Earlier today, Google announced in a corporate blog post that the die-hards currently left on the Hangouts messaging platform are officially getting the boot. Starting in early 2021, the company will start making moves to “automatically migrate” everyone’s Hangouts chat history and contacts to the Google Workspace-ready alternative, Google Chat.
While the exact timing on the switchover is still “to be determined,” what’s clear is that sometime in the first half of next year, some of the core parts of Hangouts are just going to be fundamentally killed off. Google Fi, the company’s alternative to traditional wireless carriers, will no longer support Hangouts calls or texts. Instead, Google suggests Fi users’ needs can be met with the company’s answer to Apple’s iMessage, helpfully called Google Messages. Then there are Google Voice users, who have been able to use Hangouts for calling. That’s gotten a bit trickier.
“New telecommunications regulations are being introduced in the EU and U.S. beginning in 2021,” Google explains in the blog, adding that, by early next year, the calling feature will need to be expunged entirely. These users, the company goes on to say, will be slowly shepherded to Google’s Voice platform sometime before that happens.
While the company hasn’t responded to our request for comment on which regulations they’re referring to here, there’s a good chance this is referring to some of the new protocols the FCC’s putting into place for telcos this coming summer. The SHAKEN/STIRRED protocol, as it’s called, is meant to crack down on the current scourge of robocalls by allowing telecoms to make sure a phone’s caller ID matches up with their actual registered phone number—something that could be hard to do if that call is routed through Google’s systems.
This news isn’t necessarily unexpected. Back in early 2019, Google first severed ties between the chat app and its enterprise customers—folks that then used Hangouts via GSuite, which would later become Google Workspace. The plan was that these customers would be pushed into Google’s Slack-like messaging app, Meet. At the time, Google told these customers that while they were getting the boot first, the non-paying audience on the Hangouts app wouldn’t have much longer left on the app themselves, and would soon be nudged into a free-to-download version of Meet, or a free-to-download version of Chat.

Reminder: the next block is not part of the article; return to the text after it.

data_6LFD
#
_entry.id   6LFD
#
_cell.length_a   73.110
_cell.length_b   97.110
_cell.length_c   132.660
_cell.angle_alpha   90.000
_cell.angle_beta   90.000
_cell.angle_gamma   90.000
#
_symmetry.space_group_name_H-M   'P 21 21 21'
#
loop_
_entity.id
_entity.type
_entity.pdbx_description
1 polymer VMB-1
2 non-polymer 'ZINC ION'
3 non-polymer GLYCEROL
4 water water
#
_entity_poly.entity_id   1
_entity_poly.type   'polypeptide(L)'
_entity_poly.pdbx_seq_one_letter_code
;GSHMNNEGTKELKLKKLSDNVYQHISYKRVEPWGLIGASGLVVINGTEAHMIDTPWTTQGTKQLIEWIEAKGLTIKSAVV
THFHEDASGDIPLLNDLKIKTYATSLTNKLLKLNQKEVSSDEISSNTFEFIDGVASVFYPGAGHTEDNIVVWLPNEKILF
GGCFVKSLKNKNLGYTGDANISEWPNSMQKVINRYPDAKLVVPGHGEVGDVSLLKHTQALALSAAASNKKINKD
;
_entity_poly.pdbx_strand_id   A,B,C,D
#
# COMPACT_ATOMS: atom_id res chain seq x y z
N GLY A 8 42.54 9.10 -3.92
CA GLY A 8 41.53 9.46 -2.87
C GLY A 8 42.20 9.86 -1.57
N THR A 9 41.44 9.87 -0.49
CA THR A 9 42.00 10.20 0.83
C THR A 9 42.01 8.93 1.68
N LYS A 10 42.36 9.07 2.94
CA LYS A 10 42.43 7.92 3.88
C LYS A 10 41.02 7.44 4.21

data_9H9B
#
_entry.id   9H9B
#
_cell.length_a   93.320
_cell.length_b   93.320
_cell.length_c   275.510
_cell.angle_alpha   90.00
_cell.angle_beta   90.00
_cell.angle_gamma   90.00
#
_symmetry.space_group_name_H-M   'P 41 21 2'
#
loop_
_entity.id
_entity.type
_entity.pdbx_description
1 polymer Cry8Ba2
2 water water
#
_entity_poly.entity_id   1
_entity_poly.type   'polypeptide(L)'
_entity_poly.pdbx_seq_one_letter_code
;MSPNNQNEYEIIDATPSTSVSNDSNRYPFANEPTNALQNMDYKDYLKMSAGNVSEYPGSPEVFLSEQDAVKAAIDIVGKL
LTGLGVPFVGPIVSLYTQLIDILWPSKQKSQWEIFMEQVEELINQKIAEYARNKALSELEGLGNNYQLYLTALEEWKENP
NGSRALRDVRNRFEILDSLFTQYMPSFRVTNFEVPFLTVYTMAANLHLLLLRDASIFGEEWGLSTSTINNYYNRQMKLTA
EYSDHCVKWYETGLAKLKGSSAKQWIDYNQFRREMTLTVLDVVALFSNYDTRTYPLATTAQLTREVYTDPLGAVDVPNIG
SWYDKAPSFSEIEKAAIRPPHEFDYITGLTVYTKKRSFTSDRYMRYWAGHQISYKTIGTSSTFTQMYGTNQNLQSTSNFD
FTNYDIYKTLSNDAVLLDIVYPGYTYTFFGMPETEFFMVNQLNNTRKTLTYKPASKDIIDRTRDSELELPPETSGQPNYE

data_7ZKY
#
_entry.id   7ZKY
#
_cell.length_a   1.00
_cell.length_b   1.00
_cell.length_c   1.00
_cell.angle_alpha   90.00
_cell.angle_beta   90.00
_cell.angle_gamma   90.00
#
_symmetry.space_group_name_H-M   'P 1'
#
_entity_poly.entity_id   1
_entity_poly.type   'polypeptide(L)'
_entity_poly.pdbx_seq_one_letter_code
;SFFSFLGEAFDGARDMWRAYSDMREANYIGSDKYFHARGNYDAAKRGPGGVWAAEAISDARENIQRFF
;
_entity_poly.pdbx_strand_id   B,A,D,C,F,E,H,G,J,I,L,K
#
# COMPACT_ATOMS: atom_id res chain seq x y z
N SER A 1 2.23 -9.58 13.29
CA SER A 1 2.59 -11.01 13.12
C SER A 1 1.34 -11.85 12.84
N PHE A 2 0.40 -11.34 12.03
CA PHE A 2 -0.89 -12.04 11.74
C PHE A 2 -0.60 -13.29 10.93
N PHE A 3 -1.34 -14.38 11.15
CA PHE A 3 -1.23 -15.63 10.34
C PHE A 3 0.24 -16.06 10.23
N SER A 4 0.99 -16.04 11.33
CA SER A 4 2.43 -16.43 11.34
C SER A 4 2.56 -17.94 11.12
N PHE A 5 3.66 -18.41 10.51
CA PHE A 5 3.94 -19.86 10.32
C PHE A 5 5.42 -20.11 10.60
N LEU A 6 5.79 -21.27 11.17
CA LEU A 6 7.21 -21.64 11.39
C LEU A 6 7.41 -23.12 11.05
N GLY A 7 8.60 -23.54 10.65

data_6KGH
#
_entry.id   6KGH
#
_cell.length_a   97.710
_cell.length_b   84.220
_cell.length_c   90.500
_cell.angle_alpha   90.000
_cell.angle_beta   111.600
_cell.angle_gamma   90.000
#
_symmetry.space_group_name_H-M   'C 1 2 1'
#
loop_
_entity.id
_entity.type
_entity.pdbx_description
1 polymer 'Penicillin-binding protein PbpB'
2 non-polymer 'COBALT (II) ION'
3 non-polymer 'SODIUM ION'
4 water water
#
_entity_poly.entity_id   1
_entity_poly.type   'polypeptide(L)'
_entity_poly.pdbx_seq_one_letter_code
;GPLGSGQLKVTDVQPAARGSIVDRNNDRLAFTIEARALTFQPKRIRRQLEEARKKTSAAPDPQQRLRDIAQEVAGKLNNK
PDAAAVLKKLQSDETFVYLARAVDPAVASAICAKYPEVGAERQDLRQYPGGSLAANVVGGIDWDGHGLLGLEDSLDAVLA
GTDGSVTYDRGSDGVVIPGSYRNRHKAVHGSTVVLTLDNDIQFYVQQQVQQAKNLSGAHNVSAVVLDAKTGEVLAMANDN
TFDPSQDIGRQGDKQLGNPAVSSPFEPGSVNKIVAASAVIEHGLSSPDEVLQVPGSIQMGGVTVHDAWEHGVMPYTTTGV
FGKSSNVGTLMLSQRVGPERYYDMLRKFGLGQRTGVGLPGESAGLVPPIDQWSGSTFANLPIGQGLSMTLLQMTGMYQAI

Because Google has launched a grand total of 10—count ‘em, 10—messaging apps over the years, I’m sure this news comes as a relief for some readers. But it’s also kind of a pain for others. Chat, for example, was clearly designed with power users in mind, rather than casual conversations, according to the company blog post:
With Chat, you can more easily plan with others on goals and similar interests, share and collaborate on files, and assign tasks to help keep everyone on the same page.
From the way that sounds, Chat seems to be kind of an extension of Meet: another workplace chat platform for workplace chats, large and small. In other words, it sounds like the shift to more workplace-friendly platforms isn’t only a way to slim down its unwieldy collection of messaging apps, but also to come after workplace mainstays like Slack.
But then there are those of us who regularly used Hangouts to, well... hang out. In my case, Hangouts was my chatting app of choice during the first few months of work-from-home hell, when the only way to socialize with anyone was to socialize over apps. At the time, Hangouts calls were seemingly impossible to hijack, which stood in stark contrast to the scourge of Zoom bombings that took place over the summer (and continue today). Sure, Hangouts wasn’t perfect—it’s a Google product after all—but it gave me a much-needed lifeline to the people I missed, when I needed them most, and all for free.
Google’s pivot to more buttoned-up messaging alternatives might satisfy the suits that griped about its too-casual look and feel, but it also means Google’s giving up on a platform that tried some pretty unusual stuff in its seven-year history. What other chatting app would let you run adorable ponies across the bottom of your chat, or a tiny mob with tiny pitchforks? Would Slack ever pay homage to one of the best characters on Futurama?
Hangouts’ staying power came from the fact that it was free, easy to use, and pretty seamlessly integrated across all of Google’s properties. It was never built to be the corporate messaging app of the future, and those suit-friendly apps were never built to include tiny, anthropomorphic horses running across the bottom of your texts. With Hangouts’ slow march to the Google Graveyard comes the demise of the only Google messaging platform that wasn’t afraid to laugh at itself. RIP.